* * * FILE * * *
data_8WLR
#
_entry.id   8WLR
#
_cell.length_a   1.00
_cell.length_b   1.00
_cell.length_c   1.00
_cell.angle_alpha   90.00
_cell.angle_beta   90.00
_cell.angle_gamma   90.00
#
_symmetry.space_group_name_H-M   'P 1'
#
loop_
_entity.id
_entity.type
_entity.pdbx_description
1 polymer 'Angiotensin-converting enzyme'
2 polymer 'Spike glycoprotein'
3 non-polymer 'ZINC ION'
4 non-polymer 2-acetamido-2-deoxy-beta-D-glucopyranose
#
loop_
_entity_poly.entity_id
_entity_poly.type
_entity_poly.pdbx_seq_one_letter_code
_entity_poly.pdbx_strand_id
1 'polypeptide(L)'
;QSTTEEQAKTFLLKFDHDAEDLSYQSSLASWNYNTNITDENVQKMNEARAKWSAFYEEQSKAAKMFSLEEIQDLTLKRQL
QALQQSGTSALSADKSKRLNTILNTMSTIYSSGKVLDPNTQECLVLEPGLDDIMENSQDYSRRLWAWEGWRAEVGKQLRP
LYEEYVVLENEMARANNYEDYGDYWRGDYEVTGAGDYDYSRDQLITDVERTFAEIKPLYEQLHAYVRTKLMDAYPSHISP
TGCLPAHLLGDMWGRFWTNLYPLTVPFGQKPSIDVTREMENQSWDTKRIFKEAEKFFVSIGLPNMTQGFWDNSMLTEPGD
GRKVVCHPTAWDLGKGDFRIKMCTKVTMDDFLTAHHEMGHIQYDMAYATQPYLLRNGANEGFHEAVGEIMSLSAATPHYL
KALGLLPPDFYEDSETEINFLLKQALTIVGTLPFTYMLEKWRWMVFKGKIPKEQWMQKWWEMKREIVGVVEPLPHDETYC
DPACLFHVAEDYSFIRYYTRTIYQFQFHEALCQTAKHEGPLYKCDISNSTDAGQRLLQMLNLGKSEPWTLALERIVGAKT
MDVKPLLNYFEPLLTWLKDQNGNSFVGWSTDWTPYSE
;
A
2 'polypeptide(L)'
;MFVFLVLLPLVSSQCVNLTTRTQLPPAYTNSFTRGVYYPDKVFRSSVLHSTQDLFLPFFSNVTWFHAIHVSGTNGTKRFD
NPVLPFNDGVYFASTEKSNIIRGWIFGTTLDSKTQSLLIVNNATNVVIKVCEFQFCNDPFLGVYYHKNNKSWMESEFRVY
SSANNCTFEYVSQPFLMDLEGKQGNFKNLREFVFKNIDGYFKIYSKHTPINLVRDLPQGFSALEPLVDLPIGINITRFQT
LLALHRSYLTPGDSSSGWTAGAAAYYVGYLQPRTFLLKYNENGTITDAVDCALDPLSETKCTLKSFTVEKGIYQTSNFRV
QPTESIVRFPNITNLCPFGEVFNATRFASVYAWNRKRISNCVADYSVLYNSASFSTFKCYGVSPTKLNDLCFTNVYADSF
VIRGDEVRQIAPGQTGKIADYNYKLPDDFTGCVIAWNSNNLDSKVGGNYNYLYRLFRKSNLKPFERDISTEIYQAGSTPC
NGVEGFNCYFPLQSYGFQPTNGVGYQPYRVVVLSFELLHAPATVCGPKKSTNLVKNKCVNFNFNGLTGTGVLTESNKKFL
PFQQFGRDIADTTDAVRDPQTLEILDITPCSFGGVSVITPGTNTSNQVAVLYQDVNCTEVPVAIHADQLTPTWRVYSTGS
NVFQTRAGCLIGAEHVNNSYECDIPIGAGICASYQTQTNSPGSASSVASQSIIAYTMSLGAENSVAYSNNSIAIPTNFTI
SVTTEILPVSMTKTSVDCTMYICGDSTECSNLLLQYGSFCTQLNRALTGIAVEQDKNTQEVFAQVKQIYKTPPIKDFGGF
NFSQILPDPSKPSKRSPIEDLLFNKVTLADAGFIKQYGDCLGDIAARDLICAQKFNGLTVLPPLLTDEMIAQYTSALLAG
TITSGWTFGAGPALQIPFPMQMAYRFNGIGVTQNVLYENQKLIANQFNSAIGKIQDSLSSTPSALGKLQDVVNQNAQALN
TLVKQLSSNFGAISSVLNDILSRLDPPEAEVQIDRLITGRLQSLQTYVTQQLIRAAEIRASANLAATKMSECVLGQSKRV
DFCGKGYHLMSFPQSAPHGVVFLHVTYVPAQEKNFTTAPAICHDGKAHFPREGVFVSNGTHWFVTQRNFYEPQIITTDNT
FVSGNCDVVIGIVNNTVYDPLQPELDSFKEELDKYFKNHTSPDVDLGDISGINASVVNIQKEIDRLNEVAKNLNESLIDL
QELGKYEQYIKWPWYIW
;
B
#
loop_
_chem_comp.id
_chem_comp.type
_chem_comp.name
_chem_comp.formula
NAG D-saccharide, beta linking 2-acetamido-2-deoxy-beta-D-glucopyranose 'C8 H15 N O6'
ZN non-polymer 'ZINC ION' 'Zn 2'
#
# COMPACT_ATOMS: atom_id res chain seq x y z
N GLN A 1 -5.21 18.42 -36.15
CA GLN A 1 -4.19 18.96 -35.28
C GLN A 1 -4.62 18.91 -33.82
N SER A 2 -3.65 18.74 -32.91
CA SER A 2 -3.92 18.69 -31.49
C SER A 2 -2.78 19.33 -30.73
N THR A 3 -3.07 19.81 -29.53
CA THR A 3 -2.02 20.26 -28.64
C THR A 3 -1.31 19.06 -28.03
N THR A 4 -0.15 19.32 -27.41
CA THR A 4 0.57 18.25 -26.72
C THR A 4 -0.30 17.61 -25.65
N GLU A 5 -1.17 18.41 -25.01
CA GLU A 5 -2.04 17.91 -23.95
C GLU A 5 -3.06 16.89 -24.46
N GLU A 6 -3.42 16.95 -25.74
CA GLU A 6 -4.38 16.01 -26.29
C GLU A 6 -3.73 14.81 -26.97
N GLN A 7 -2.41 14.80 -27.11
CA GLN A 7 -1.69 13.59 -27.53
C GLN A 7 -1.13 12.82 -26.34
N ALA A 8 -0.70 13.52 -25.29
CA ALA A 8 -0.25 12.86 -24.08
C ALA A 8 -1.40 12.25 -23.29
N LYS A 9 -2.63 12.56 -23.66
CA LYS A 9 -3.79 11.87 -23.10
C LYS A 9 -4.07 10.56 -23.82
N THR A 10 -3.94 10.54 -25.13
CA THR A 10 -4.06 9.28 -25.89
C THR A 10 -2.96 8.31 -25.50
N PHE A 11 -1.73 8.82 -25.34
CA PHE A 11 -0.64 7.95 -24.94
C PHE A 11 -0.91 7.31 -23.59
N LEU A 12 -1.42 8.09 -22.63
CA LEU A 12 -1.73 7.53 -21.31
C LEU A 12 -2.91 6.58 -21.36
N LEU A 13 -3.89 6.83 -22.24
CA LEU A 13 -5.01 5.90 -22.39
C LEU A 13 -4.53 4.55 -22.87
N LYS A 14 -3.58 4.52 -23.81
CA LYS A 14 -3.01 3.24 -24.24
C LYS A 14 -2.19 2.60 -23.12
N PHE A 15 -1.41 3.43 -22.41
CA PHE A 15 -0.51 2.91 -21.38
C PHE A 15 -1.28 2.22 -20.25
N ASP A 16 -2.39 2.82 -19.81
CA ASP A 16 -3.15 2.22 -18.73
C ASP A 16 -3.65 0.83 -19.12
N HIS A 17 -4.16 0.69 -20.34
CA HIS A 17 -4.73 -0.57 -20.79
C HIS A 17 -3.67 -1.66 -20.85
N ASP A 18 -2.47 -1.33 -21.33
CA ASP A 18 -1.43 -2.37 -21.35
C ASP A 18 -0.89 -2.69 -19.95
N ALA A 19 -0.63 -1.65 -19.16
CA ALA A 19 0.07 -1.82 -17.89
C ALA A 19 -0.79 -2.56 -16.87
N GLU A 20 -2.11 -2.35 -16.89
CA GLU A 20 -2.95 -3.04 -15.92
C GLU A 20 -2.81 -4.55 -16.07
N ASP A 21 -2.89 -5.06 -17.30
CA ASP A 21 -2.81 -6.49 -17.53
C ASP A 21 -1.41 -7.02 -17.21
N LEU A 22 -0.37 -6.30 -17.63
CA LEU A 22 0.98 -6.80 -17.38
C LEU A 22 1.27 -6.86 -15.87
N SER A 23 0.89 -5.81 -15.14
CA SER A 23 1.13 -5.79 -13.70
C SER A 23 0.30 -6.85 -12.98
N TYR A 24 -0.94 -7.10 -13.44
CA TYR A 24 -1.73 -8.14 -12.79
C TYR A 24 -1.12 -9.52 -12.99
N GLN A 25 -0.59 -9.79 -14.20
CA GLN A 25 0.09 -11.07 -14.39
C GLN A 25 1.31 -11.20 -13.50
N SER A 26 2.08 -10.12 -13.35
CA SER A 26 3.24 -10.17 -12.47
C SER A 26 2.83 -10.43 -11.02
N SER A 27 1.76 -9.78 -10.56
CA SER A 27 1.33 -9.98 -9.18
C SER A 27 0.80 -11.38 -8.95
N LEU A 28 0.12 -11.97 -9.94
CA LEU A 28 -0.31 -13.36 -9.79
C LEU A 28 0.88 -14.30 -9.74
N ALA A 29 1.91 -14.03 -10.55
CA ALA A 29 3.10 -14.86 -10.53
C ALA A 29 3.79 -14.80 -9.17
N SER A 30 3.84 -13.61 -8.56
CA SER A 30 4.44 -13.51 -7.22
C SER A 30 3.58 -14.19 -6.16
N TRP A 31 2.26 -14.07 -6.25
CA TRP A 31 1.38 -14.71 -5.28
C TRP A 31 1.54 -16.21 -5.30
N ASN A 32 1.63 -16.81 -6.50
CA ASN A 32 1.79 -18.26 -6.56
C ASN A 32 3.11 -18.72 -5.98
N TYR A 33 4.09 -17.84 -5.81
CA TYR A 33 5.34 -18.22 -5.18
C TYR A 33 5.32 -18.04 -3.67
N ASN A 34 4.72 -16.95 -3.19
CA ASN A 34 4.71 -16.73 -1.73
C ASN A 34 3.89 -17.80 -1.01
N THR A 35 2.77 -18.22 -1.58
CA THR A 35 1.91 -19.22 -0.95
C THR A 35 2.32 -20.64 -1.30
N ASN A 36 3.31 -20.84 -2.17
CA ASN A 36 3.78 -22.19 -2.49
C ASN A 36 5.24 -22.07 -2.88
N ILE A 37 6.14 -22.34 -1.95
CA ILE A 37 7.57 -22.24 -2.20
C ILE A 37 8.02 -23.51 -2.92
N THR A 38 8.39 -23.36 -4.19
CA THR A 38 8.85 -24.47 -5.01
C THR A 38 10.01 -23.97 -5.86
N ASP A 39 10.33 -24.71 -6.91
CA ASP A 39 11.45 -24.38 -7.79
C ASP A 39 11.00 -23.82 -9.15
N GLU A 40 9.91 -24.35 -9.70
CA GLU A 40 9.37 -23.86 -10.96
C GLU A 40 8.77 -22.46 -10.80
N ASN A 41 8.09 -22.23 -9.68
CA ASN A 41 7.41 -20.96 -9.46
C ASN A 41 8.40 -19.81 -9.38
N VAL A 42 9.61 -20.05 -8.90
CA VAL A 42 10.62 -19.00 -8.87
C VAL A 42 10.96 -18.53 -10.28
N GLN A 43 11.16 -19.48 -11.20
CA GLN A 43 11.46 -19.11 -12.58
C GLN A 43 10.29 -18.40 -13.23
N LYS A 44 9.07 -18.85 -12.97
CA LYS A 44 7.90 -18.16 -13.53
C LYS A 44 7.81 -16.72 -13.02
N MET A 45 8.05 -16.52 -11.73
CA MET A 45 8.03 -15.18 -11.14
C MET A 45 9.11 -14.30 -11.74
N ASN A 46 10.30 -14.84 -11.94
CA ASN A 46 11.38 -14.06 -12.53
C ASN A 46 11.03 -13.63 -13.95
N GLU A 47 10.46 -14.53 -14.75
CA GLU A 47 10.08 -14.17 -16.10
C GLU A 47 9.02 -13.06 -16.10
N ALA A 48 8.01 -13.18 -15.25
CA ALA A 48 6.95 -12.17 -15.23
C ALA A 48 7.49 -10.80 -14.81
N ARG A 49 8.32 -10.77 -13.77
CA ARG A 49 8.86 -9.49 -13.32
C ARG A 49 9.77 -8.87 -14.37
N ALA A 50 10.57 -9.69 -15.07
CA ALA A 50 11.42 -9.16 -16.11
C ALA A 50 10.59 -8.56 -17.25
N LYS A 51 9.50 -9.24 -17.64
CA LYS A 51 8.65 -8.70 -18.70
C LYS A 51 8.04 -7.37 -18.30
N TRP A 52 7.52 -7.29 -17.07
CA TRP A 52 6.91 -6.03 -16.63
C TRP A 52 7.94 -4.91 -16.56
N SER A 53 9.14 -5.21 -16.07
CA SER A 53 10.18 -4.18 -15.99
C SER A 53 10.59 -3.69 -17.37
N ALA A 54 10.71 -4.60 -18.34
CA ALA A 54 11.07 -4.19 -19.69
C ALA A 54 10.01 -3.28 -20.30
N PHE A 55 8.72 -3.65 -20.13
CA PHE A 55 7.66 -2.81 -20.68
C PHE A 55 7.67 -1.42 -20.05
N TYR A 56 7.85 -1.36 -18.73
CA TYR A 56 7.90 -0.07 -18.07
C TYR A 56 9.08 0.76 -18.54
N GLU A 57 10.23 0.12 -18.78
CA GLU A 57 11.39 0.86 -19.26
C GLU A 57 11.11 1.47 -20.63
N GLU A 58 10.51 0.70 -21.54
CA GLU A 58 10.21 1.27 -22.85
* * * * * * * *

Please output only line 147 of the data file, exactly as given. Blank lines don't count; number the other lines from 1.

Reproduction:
CA SER A 27 1.33 -9.98 -9.18